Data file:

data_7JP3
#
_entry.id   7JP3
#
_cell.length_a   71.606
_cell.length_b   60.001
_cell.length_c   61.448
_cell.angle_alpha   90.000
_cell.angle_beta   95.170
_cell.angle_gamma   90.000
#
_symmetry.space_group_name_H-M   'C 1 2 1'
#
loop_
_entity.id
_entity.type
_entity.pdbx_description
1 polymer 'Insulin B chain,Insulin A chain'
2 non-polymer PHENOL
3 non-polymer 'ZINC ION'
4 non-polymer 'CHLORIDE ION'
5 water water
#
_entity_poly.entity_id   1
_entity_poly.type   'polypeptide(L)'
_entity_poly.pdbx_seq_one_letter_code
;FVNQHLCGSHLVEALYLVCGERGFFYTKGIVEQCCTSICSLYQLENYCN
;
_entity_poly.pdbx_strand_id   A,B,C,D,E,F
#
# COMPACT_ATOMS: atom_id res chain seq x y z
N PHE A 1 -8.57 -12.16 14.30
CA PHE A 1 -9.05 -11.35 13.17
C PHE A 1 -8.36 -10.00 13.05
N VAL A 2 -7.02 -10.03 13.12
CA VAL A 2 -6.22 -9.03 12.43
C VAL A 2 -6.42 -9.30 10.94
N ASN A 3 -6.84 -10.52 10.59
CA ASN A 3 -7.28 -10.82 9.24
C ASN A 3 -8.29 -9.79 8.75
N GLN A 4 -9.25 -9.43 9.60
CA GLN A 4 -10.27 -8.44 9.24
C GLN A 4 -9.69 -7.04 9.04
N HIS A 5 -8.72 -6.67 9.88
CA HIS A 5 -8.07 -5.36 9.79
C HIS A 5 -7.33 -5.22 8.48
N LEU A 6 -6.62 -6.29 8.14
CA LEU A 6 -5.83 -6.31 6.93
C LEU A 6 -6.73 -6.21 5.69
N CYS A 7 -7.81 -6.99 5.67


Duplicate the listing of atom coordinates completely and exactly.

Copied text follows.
data_7JP3
#
_entry.id   7JP3
#
_cell.length_a   71.606
_cell.length_b   60.001
_cell.length_c   61.448
_cell.angle_alpha   90.000
_cell.angle_beta   95.170
_cell.angle_gamma   90.000
#
_symmetry.space_group_name_H-M   'C 1 2 1'
#
loop_
_entity.id
_entity.type
_entity.pdbx_description
1 polymer 'Insulin B chain,Insulin A chain'
2 non-polymer PHENOL
3 non-polymer 'ZINC ION'
4 non-polymer 'CHLORIDE ION'
5 water water
#
_entity_poly.entity_id   1
_entity_poly.type   'polypeptide(L)'
_entity_poly.pdbx_seq_one_letter_code
;FVNQHLCGSHLVEALYLVCGERGFFYTKGIVEQCCTSICSLYQLENYCN
;
_entity_poly.pdbx_strand_id   A,B,C,D,E,F
#
# COMPACT_ATOMS: atom_id res chain seq x y z
N PHE A 1 -8.57 -12.16 14.30
CA PHE A 1 -9.05 -11.35 13.17
C PHE A 1 -8.36 -10.00 13.05
N VAL A 2 -7.02 -10.03 13.12
CA VAL A 2 -6.22 -9.03 12.43
C VAL A 2 -6.42 -9.30 10.94
N ASN A 3 -6.84 -10.52 10.59
CA ASN A 3 -7.28 -10.82 9.24
C ASN A 3 -8.29 -9.79 8.75
N GLN A 4 -9.25 -9.43 9.60
CA GLN A 4 -10.27 -8.44 9.24
C GLN A 4 -9.69 -7.04 9.04
N HIS A 5 -8.72 -6.67 9.88
CA HIS A 5 -8.07 -5.36 9.79
C HIS A 5 -7.33 -5.22 8.48
N LEU A 6 -6.62 -6.29 8.14
CA LEU A 6 -5.83 -6.31 6.93
C LEU A 6 -6.73 -6.21 5.69
N CYS A 7 -7.81 -6.99 5.67